(Cultural Heritage Agency of the Netherlands (RCE), Amersfoort, The Netherlands)
Keywords: research agenda, question-driven research, decision-making, public participation
Recently a new research agenda for Dutch archaeology went online: NOaA 2.0. It replaced an earlier, analogue, research agenda (NOaA) that originates from the early days of commercial archaeology in the Netherlands. NOaA was created between 2005 en 2008 to ensure that field archaeology remained to be guided by relevant research questions. This was a joint enterprise bringing together universities, commercial companies, heritage agencies etc.
This paper focusses on the transformation of the NOaA from an exhaustive overview of archaeological knowledge and remaining questions, into a selective, web-based and highly accessible research agenda meant not only to be used by archaeologists, but also policy makers and interested members of the general public. It was specifically designed to facilitate decision making related to archaeology/archaeological heritage and for outlining archaeological research plans.
The user-friendly NOaA 2.0 search engine is based on faceted browsing. Relevant research questions can be selected by choosing five different parameters: place name, archaeological region, period, site type and/or research subject. The more detailed the query, the more specific the search result: the selected set of research questions. Each NOaA 2.0 question is briefly explained and contextualized. Also suggestions are provided how to put questions into practice in order to create building blocks that in due time will help answering them. All NOaA 2.0 question can be translated into archaeological fieldwork: in the selection process scientific ambition was carefully balanced with practical realities and opportunities. Only ‘national’ (supra-regional) questions are included. Different groups of NOaA users not only participated in creating NOaA 2.0 but also contribute to continuously improve the system: shape as well as content. Feed-back has been positive. The NOaA 2.0 facilitates decision-making and public participation because it makes archaeology more accessible to non-specialists, and archaeological priorities transparent.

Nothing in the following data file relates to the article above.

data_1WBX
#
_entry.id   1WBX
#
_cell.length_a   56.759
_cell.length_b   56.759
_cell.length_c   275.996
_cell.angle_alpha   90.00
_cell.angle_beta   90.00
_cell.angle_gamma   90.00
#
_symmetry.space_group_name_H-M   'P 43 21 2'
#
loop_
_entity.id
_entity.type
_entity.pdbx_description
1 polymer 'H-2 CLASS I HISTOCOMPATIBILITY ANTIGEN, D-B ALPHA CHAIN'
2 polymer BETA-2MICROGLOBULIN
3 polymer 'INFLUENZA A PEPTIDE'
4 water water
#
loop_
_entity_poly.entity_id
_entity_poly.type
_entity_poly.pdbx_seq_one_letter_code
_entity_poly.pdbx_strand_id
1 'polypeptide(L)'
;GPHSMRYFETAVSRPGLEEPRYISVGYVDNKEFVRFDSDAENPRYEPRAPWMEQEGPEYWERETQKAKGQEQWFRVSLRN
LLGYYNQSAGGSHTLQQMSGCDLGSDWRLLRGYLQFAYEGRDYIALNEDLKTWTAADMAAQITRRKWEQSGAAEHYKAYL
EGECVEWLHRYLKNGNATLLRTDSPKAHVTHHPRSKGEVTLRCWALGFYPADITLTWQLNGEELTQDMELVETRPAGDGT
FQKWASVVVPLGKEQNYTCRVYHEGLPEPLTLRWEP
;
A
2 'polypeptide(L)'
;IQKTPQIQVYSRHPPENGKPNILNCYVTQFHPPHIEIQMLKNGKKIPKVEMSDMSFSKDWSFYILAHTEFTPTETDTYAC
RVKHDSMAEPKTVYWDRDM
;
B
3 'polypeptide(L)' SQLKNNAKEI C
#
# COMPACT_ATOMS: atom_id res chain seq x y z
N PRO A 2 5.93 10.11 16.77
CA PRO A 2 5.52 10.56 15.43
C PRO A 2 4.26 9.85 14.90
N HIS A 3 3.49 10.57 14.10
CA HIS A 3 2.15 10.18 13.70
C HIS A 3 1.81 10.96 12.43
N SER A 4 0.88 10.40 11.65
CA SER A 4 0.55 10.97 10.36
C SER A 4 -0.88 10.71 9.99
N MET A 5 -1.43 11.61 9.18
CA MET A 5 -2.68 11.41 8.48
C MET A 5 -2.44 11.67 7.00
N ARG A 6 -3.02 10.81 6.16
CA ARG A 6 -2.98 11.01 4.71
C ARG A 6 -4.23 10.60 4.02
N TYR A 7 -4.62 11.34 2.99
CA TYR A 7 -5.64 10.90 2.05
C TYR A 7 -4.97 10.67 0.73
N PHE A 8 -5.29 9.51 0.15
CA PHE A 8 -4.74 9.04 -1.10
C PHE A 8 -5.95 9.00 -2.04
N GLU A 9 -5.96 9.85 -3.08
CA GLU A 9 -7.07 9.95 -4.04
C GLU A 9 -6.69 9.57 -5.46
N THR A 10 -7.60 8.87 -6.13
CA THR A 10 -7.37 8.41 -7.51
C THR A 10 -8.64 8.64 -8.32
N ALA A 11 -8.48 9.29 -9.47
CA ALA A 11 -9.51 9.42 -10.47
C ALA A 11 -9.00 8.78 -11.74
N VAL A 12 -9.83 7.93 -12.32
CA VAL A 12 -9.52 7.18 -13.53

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NOaA 2.0, probably the first web-based and user-friendly archaeological research agenda in the world, facilitates archaeological decision-making and makes the process more transparent.
Based of faceted browsing: selecting (and checking) what research questions are relevant – and how to put them into practice – is a matter of seconds.
GROENEWOUDT, B. (2015): Valletta Harvest: value for money. Dutch initiatives to make ‘Malta’ excavation results relevant to heritage management, science and society. Contribution EAC Occasional Paper No. 10 Amersfoort.
THEUNISSEN, L. /. GROENEWOUDT, B. / GROOT, T. de, / EERDEN, M. (2015): Wat willen we weten over het verleden? Naar een Nationale Onderzoeksagenda Archeologie 2.0, Archeobief 19-2, 7-13.